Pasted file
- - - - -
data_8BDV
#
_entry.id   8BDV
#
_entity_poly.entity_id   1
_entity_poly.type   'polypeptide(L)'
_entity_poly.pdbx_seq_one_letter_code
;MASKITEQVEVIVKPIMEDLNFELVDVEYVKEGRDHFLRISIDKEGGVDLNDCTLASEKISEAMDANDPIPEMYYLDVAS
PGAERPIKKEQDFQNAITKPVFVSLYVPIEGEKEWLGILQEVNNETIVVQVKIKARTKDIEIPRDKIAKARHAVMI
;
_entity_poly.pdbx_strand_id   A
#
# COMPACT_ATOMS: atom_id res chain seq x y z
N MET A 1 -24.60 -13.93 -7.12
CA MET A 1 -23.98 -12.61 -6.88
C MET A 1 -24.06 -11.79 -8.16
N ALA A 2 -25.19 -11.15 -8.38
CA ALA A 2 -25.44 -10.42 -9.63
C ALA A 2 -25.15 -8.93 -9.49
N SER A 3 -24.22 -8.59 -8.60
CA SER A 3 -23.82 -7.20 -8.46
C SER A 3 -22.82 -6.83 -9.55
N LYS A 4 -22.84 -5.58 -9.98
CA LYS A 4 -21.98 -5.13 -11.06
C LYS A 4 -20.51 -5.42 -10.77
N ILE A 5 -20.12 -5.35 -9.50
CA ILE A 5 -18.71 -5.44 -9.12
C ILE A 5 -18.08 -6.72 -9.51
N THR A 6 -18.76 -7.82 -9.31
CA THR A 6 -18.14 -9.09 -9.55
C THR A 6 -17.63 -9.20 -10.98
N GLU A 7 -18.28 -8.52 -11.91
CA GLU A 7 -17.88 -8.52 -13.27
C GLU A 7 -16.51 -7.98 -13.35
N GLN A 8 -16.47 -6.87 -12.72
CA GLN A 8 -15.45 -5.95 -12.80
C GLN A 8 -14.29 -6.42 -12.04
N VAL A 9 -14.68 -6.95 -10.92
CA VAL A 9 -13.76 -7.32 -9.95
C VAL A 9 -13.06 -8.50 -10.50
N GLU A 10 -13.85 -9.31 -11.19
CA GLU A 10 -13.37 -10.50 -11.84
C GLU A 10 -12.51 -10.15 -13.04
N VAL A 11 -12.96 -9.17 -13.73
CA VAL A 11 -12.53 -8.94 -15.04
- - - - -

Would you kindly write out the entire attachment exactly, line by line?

data_8BDV
#
_entry.id   8BDV
#
_entity_poly.entity_id   1
_entity_poly.type   'polypeptide(L)'
_entity_poly.pdbx_seq_one_letter_code
;MASKITEQVEVIVKPIMEDLNFELVDVEYVKEGRDHFLRISIDKEGGVDLNDCTLASEKISEAMDANDPIPEMYYLDVAS
PGAERPIKKEQDFQNAITKPVFVSLYVPIEGEKEWLGILQEVNNETIVVQVKIKARTKDIEIPRDKIAKARHAVMI
;
_entity_poly.pdbx_strand_id   A
#
# COMPACT_ATOMS: atom_id res chain seq x y z
N MET A 1 -24.60 -13.93 -7.12
CA MET A 1 -23.98 -12.61 -6.88
C MET A 1 -24.06 -11.79 -8.16
N ALA A 2 -25.19 -11.15 -8.38
CA ALA A 2 -25.44 -10.42 -9.63
C ALA A 2 -25.15 -8.93 -9.49
N SER A 3 -24.22 -8.59 -8.60
CA SER A 3 -23.82 -7.20 -8.46
C SER A 3 -22.82 -6.83 -9.55
N LYS A 4 -22.84 -5.58 -9.98
CA LYS A 4 -21.98 -5.13 -11.06
C LYS A 4 -20.51 -5.42 -10.77
N ILE A 5 -20.12 -5.35 -9.50
CA ILE A 5 -18.71 -5.44 -9.12
C ILE A 5 -18.08 -6.72 -9.51
N THR A 6 -18.76 -7.82 -9.31
CA THR A 6 -18.14 -9.09 -9.55
C THR A 6 -17.63 -9.20 -10.98
N GLU A 7 -18.28 -8.52 -11.91
CA GLU A 7 -17.88 -8.52 -13.27
C GLU A 7 -16.51 -7.98 -13.35
N GLN A 8 -16.47 -6.87 -12.72
CA GLN A 8 -15.45 -5.95 -12.80
C GLN A 8 -14.29 -6.42 -12.04
N VAL A 9 -14.68 -6.95 -10.92
CA VAL A 9 -13.76 -7.32 -9.95
C VAL A 9 -13.06 -8.50 -10.50
N GLU A 10 -13.85 -9.31 -11.19
CA GLU A 10 -13.37 -10.50 -11.84
C GLU A 10 -12.51 -10.15 -13.04
N VAL A 11 -12.96 -9.17 -13.73
CA VAL A 11 -12.53 -8.94 -15.04